• Thanks for the kind words, Cleo. I’m so glad you enjoyed the spotlight. This is a fine series, isn’t it? I’ll be really interested to see where the series goes next. And about the Thames? It really does come alive in this novel, I think. Certainly its mood, if you will, plays a major role in the story’s atmosphere.

  2. A.M. Pietroschek

    The first thought triggered for me was that, in my entire lifetime, I never read a single report about shark-attacks around the British Island or vicinity. And while a dreamy-eyed part of me loves to think that might telltale of an ancient, shamanic or druidic pact between what we call the United Kingdom and the Sharks…

    Contextually: I agree with the feedback before me on ‘The Thames’ being nearly as mysterious, but luckily less esotericist, than the Bermuda Triangle. Dark and brooding at times, deep and secretive, or welcoming and bright all in one!

    The casual way with which you hinted at politics and bureaucracy, Met and Marine Police cooperating, was inspiring, too.

    I agree you have once more proven your talent to pick worthy readings, and you once more present the information very well. I hope you enjoyed your own reading, too.

    Have a nice day!

    • Thank you for the kind words, André. You make a well-taken point about the Thames. It is at times bright and beautiful, and at times very brooding indeed. I’ve never read about sharks in the Thames, either, but it’s got plenty of dangers without them. Little wonder Bolton makes a point of warning readers not to swim in it.

  3. This is such a great book, one of my favourites from the last couple of years. Do you know she published a Kindle novella a couple of days ago, Here Be Dragons? It elaborates on the subplot in this one relating to Mark Joesbury, and it’s excellent. Review tomorrow…

  4. Kathy D.

    I enjoyed learning about Lacey Flint, but thought this book was not enough in my ways.
    What really bothered me is that I felt there was insensitivity and lack of sympathy on the issue of gender identity, especially these days when traditional views are being turned on their heads. Also, lack of
    sensitivity on disabilities from birth. This annoyed me.
    Today gender identities are being challenged; people of various
    gender identifies are making this more fluid, and people with
    serious disabilities, including those that they are born with,
    are standing up for themselves and declaring their equality
    and rights.
    So, yes, I always read with my political goggles on and
    worry that this book perpetuates stereotypes on gender
    and disability. I wonder how the people in those
    communities feel about the book.

    • You raise an interesting point, Kathy. There are several issues of this kind addressed in the novel, and it’s interesting to speculate on what the members of those communities might have thought. And you’re not the only one who reads with political goggles on; I think a lot of people do.

  5. Kathy D.

    I agree with you that a lot of people read with political goggles on.
    Because I’m around people who have raised my consciousness on
    gender, gender identity and disability issues, I think about these
    issues more than I used to and I thank them for this. And I live
    in a city where there is a lot of activism on these matters.

    • There is definitely a lot of activism on those issues, Kathy, no doubt about that. And it can certainly serve as a source of more information and sometimes reflection and thinking.

  6. Once a homicide detective, always a homicide detective, it’d seem, I like the new crime fiction emerging out of the UK literary scene, particularly the police procedural that gives the reader an insight into homicide investigation and the cooperation between two or more police sleuths. Whatever happened to Scotland Yard? Interesting spotlight, Margot.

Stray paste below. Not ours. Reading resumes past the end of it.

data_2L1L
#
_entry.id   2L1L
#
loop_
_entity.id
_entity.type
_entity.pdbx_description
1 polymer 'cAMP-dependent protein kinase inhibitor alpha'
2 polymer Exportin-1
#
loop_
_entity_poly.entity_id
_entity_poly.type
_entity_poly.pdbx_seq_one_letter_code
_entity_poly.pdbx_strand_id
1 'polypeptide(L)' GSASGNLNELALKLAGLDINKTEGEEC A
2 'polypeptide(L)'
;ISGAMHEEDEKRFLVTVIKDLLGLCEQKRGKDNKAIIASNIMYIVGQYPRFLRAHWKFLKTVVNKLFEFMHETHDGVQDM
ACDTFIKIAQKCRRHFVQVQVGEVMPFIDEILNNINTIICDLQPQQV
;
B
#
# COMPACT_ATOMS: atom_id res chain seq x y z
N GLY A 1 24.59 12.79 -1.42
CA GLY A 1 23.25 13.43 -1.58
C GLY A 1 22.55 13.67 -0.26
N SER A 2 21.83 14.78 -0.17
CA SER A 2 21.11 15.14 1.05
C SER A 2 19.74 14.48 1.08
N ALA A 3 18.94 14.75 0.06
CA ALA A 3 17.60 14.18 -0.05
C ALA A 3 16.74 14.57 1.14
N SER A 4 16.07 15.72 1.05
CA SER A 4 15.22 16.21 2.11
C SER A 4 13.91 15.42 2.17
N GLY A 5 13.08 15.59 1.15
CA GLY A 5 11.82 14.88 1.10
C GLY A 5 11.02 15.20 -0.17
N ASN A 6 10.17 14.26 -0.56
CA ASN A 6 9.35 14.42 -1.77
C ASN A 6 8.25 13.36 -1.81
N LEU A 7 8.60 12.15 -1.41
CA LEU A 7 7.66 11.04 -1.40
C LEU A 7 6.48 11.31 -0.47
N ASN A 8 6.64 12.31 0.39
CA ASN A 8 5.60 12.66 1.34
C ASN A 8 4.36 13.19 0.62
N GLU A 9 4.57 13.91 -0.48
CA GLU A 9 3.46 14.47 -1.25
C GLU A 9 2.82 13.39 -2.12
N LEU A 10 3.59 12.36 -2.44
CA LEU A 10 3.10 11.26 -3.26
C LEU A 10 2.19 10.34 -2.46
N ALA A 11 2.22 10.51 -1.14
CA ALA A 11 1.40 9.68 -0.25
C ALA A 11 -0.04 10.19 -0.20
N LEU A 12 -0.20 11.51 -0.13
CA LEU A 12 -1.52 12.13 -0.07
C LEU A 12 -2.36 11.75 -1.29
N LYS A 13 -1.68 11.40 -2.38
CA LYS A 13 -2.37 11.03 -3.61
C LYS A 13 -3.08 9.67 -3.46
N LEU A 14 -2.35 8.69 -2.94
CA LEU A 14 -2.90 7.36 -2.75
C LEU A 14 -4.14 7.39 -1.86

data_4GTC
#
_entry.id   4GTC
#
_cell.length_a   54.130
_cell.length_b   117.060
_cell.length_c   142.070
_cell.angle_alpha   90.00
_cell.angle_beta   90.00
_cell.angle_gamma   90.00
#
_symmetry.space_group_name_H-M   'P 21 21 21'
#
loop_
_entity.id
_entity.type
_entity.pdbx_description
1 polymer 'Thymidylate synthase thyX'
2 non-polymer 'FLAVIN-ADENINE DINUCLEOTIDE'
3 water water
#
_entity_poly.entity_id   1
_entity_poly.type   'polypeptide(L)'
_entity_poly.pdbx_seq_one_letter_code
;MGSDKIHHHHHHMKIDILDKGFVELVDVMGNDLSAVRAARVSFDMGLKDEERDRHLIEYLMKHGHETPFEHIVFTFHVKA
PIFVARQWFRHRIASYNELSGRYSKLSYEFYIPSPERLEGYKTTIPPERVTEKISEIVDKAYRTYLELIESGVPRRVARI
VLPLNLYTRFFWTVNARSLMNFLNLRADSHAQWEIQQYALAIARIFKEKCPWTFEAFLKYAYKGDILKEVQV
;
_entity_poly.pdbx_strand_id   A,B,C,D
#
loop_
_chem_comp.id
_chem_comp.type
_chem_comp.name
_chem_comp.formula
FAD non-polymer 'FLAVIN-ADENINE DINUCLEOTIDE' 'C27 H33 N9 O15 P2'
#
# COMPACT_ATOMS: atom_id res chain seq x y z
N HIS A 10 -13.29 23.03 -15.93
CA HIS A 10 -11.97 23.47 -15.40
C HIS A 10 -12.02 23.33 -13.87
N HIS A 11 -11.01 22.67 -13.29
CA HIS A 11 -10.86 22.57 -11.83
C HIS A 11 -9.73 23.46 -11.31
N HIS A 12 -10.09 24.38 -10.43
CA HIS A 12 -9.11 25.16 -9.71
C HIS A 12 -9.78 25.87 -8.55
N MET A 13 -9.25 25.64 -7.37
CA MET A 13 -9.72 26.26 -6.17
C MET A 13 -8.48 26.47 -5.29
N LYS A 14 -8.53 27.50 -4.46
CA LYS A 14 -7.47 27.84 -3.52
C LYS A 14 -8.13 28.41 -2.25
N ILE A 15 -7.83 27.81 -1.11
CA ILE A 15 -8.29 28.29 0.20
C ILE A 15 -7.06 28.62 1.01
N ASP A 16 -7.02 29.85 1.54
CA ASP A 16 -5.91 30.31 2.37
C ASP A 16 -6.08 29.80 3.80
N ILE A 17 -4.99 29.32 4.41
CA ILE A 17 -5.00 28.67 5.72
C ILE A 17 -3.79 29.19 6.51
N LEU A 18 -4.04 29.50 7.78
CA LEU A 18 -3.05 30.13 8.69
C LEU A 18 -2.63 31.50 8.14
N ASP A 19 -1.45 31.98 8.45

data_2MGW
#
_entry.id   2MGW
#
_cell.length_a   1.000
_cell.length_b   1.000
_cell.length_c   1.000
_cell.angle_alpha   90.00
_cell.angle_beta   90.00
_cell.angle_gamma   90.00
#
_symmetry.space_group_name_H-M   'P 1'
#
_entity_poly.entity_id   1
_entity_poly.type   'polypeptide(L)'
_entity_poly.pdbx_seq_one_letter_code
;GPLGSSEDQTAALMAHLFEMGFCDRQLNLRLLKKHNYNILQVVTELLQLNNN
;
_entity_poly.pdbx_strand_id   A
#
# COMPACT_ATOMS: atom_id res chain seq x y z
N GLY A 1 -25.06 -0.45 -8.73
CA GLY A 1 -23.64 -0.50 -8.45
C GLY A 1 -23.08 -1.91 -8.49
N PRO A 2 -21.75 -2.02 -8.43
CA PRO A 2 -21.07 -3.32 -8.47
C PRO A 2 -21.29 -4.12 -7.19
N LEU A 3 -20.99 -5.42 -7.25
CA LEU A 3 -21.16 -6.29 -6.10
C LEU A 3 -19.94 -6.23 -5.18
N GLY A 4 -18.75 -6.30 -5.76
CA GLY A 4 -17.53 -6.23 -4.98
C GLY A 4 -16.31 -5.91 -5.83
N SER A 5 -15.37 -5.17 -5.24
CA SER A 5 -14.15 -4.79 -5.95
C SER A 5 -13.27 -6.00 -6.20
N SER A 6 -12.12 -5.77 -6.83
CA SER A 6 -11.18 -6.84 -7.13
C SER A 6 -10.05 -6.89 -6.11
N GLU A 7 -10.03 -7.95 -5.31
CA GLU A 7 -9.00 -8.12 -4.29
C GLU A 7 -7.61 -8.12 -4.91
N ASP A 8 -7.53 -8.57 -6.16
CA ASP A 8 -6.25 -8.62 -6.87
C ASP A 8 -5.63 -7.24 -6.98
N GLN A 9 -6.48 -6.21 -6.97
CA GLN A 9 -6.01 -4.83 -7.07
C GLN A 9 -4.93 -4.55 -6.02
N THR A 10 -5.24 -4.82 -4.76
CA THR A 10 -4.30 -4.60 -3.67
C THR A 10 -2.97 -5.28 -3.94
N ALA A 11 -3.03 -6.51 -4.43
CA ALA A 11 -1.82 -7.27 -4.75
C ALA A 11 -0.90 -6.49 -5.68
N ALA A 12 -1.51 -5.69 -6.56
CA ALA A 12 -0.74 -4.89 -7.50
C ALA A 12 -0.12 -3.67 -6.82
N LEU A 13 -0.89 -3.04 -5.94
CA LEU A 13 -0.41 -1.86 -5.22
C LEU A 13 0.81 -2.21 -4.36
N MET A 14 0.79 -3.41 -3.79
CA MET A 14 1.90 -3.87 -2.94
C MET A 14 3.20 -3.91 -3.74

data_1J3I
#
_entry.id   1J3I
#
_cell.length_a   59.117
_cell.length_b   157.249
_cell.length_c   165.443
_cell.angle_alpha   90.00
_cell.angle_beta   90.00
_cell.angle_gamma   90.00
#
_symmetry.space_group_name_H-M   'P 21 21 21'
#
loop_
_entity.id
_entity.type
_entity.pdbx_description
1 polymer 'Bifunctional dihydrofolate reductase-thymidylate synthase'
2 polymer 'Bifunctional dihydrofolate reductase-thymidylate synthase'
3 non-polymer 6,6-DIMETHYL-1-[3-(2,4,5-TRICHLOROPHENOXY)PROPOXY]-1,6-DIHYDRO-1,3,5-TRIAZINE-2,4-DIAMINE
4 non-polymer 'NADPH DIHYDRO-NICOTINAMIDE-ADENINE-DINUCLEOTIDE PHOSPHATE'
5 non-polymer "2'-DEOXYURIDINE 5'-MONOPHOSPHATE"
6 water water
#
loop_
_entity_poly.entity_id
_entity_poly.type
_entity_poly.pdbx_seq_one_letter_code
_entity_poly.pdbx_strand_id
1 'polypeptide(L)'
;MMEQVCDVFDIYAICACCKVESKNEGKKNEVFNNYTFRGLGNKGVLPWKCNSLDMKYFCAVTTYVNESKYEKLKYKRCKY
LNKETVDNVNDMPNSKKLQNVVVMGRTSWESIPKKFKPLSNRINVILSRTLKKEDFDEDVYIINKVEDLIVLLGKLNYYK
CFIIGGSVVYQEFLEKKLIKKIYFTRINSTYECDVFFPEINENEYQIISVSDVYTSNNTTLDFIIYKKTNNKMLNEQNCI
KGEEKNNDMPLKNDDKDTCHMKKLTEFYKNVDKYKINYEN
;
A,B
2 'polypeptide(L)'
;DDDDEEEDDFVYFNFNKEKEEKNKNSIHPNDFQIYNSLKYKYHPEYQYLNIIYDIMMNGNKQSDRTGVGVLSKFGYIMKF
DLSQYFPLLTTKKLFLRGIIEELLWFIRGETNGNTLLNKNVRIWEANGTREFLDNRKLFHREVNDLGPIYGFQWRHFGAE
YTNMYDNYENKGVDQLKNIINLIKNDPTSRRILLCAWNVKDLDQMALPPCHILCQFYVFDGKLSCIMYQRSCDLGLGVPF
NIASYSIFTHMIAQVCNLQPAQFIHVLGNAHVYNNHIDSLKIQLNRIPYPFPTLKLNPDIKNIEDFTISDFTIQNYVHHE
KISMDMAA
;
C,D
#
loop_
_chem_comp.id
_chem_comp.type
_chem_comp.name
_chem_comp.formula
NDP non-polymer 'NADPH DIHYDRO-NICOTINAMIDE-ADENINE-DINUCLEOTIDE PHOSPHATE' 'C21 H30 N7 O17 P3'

• Thank you Prashant. And I think you’re quite right: once a homicide detective, always a homicide detective. Certainly Lacey Flint feels the pull. You make an interesting point, too, about the various police forces working together. They actually do that rather well here. We don’t see the ‘patch wars’ you sometime see in crime novels.

  7. I liked this one too Margo with its mix of myth, suspense, contemporary issues and of course some disturbing crimes.

  8. Another intriguing series I need to check out. Thanks, Margot. I always find such interesting books from you.

    • That’s kind of you, Mason. This really is a well-written series, I think, and I do like the Lacey Flint character. She’s layered and complex without being a caricature. If you read these novels, I hope you’ll enjoy them.

  9. I read the first novel and really enjoyed it. This one is still on my TBR-list.

  10. A Dark and Twisted Tale sounds like my kind of crime fiction. Adding it to the pile. Thanks, Margot!

  11. I think I have one of her books in the pile somewhere – I must find it!

  12. Pingback: Writing Links in the 3s and 5…4/11/16 – Where Worlds Collide

  13. The setting along the Thames sounds very interesting, Margot. I just finished a book from 1945 by Victor Bridges … Trouble on the Thames,

    • I know it sounds trite, but I think Bolton really brings the Thames to life in this one, Tracy. It adds a lot of atmosphere to the setting. And thanks for mentioning the Bridges. I need to check that out.

  14. Ben

    I just read this book and I have to say, I still don’t understand the ending with the two characters involved. I have read and re-read and it’s totally unclear to me what was happening (granted I read the book in fits and starts, so I sort of lost track of “the swimmer” “the killer” etc. I enjoy this series but this one left me scratching my head. Any chance you’d want to explain the end with the appropriate “spoiler alerts” notification? I know it’s been a few years–but after scouring the internet I can’t seem to find an explanation!

    • I won’t give spoilers, Ben. But I think you can get a lot from the letter that Lacey gets towards the end of the story. And remember what the writer of that letter was doing. That’ll help to partly explain things, I hope. Then, if you still have questions, follow that character’s activities during the last few chapters. I hope that helps, too.

  15. Ben

    Maybe you’d want to send me an email???…I think I get it, but I really am not too confident!

  16. Ben

    thank you!!!